Online Security Breaches Rise in Canada

by Jordan Richardson on November 10, 2010

According to a study released by the Rotman School of Management and Telus, the number of online security breaches in Canadian government and industry has increased by 29%.

The study reports that government agencies across the nation saw the average number of annual online security breaches increase from 13.4 in 2009 to 22.4 in 2010. That’s a 74% hike in government breaches, more than double the number of private sector breaches.

There’s reason to suspect that this may be good news, however. According to the report, the increase in government breaches may not be an increase in security problems but rather an increase in the detection of those problems. With better security and detection resources, government agencies are actually snagging the scent of security breaches that they may have missed in the past.

The cost of dealing with the breaches has dropped, too, thanks to the more efficient security apparatus employed by government and private agencies. The survey reveals that the overall cost of of security breaches decreased by a whopping 78% over the past year.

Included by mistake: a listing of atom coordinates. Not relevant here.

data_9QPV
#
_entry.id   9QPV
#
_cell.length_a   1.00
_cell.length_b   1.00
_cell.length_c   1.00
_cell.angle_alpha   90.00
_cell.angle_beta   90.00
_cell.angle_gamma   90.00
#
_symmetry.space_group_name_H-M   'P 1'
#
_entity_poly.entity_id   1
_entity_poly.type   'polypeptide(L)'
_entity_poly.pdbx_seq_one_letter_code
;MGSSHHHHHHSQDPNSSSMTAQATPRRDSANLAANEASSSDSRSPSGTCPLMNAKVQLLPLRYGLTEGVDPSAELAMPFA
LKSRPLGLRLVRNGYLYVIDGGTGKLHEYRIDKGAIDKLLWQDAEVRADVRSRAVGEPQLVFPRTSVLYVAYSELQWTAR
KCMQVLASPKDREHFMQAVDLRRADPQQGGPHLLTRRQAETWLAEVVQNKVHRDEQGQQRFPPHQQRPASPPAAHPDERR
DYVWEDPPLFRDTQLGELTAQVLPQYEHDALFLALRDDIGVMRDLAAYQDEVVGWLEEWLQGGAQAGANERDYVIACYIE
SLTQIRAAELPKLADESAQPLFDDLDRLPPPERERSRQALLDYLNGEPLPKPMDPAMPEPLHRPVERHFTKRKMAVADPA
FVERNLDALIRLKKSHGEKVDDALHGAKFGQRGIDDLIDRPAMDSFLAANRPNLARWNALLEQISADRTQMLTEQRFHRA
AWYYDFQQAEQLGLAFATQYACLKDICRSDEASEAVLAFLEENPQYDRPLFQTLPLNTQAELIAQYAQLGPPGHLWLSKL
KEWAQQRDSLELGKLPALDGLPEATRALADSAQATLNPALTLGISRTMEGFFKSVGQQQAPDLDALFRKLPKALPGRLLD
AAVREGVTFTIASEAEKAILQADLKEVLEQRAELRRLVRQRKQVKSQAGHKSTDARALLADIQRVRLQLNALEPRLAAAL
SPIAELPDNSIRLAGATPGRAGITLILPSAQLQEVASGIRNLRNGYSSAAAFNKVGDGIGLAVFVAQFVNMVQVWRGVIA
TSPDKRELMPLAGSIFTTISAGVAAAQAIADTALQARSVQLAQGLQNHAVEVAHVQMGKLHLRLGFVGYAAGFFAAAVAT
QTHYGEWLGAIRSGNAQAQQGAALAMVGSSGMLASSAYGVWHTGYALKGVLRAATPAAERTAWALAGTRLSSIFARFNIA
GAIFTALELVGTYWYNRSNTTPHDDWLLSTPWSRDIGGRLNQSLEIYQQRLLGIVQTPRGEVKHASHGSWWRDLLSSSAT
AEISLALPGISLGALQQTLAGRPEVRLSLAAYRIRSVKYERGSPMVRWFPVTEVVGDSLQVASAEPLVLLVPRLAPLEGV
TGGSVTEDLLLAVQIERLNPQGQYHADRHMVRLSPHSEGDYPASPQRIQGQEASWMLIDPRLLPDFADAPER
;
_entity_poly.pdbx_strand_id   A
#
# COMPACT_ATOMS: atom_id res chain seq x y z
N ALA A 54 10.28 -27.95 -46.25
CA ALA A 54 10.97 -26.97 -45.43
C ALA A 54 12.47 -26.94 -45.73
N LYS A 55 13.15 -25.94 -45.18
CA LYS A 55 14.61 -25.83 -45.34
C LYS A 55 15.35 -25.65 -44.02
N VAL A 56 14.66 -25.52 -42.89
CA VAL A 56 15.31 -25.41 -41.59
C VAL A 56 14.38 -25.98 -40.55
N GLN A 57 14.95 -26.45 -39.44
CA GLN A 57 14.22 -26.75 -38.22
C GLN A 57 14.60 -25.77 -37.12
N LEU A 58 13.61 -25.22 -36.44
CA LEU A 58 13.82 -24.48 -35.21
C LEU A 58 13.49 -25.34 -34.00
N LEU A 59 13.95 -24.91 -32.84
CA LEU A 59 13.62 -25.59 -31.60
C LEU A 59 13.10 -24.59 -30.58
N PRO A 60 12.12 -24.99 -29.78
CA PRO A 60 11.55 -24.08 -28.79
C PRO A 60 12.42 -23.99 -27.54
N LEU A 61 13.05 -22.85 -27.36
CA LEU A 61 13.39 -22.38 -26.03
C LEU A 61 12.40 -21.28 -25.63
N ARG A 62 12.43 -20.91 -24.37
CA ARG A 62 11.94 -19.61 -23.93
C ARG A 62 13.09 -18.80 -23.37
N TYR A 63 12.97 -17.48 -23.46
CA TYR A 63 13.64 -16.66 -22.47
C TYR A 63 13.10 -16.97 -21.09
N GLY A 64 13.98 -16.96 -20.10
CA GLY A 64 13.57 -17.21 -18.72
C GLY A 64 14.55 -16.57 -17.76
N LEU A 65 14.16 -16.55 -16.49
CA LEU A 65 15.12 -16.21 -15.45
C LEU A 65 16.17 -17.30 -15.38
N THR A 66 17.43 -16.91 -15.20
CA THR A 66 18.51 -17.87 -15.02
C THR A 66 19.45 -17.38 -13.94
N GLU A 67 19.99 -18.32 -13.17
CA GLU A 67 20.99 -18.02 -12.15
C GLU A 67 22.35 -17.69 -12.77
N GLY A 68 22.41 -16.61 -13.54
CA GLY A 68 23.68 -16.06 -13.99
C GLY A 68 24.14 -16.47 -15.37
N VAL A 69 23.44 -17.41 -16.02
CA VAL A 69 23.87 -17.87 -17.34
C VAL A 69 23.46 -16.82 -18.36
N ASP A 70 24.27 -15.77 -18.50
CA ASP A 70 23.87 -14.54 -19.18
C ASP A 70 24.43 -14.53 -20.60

Numbers of so-called “nuisance attacks,” such as denial of service attacks, have also decreased. The majority of attacks on Canadian governments and industry resources these days appear to centre around making money or stealing company/government secrets and personal identities.

The study also revealed that one in four Canadian organizations block access to social networking sites. Interestingly, organizations that were among those to block social networking sites experienced no drop in security issues. Some analysts suggest that such a block on social networking sites could actually raise security risks for a company as employees attempt to circumvent the blocking apparatus.

“We see a need to maintain control in an ever-changing threat environment, where attacks are designed to penetrate security using the latest technologies and processes,” said Dr. Walid Hejazi, Professor of Business Economics, Rotman School of Management. “However, our research indicates that the adoption of social networking in the workplace is simply not a contributing factor to breach increases. The best course of action is to instil a sense of trust and educate employees on how to engage in social networking appropriately.”

Of course, the same rule generally applies here: the more industry and government smarten up with respect to security, the more advanced the threats generally become. Complacency in the area of security is simply not an option.

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